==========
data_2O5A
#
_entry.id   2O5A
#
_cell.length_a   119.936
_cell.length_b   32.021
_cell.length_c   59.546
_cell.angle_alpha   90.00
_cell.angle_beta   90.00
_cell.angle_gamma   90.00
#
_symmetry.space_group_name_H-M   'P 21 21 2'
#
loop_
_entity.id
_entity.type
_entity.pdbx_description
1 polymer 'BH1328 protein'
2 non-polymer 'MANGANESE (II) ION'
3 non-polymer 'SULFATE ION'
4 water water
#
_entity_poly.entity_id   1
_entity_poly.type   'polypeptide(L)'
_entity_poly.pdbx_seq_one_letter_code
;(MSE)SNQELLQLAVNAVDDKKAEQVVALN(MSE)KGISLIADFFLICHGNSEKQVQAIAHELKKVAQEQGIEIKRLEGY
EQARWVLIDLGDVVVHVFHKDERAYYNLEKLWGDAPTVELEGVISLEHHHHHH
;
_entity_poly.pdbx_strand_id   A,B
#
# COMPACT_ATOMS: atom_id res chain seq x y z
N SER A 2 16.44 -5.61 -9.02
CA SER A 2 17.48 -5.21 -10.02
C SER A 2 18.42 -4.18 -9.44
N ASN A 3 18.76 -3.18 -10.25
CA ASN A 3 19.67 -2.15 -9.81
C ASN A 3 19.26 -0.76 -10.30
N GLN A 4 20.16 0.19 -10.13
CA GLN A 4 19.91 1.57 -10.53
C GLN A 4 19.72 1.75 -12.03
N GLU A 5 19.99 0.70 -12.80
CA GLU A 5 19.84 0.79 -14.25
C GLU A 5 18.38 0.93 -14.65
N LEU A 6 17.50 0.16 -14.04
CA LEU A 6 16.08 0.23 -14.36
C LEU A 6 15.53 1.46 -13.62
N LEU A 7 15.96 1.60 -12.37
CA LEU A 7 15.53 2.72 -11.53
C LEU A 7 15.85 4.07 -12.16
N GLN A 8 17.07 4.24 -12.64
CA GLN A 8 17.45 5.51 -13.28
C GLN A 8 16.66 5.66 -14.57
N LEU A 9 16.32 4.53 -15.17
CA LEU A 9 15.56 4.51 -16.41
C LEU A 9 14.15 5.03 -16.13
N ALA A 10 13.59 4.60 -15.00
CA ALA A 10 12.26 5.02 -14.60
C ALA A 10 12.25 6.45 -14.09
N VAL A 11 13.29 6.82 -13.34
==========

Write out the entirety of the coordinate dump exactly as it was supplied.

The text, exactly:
data_2O5A
#
_entry.id   2O5A
#
_cell.length_a   119.936
_cell.length_b   32.021
_cell.length_c   59.546
_cell.angle_alpha   90.00
_cell.angle_beta   90.00
_cell.angle_gamma   90.00
#
_symmetry.space_group_name_H-M   'P 21 21 2'
#
loop_
_entity.id
_entity.type
_entity.pdbx_description
1 polymer 'BH1328 protein'
2 non-polymer 'MANGANESE (II) ION'
3 non-polymer 'SULFATE ION'
4 water water
#
_entity_poly.entity_id   1
_entity_poly.type   'polypeptide(L)'
_entity_poly.pdbx_seq_one_letter_code
;(MSE)SNQELLQLAVNAVDDKKAEQVVALN(MSE)KGISLIADFFLICHGNSEKQVQAIAHELKKVAQEQGIEIKRLEGY
EQARWVLIDLGDVVVHVFHKDERAYYNLEKLWGDAPTVELEGVISLEHHHHHH
;
_entity_poly.pdbx_strand_id   A,B
#
# COMPACT_ATOMS: atom_id res chain seq x y z
N SER A 2 16.44 -5.61 -9.02
CA SER A 2 17.48 -5.21 -10.02
C SER A 2 18.42 -4.18 -9.44
N ASN A 3 18.76 -3.18 -10.25
CA ASN A 3 19.67 -2.15 -9.81
C ASN A 3 19.26 -0.76 -10.30
N GLN A 4 20.16 0.19 -10.13
CA GLN A 4 19.91 1.57 -10.53
C GLN A 4 19.72 1.75 -12.03
N GLU A 5 19.99 0.70 -12.80
CA GLU A 5 19.84 0.79 -14.25
C GLU A 5 18.38 0.93 -14.65
N LEU A 6 17.50 0.16 -14.04
CA LEU A 6 16.08 0.23 -14.36
C LEU A 6 15.53 1.46 -13.62
N LEU A 7 15.96 1.60 -12.37
CA LEU A 7 15.53 2.72 -11.53
C LEU A 7 15.85 4.07 -12.16
N GLN A 8 17.07 4.24 -12.64
CA GLN A 8 17.45 5.51 -13.28
C GLN A 8 16.66 5.66 -14.57
N LEU A 9 16.32 4.53 -15.17
CA LEU A 9 15.56 4.51 -16.41
C LEU A 9 14.15 5.03 -16.13
N ALA A 10 13.59 4.60 -15.00
CA ALA A 10 12.26 5.02 -14.60
C ALA A 10 12.25 6.45 -14.09
N VAL A 11 13.29 6.82 -13.34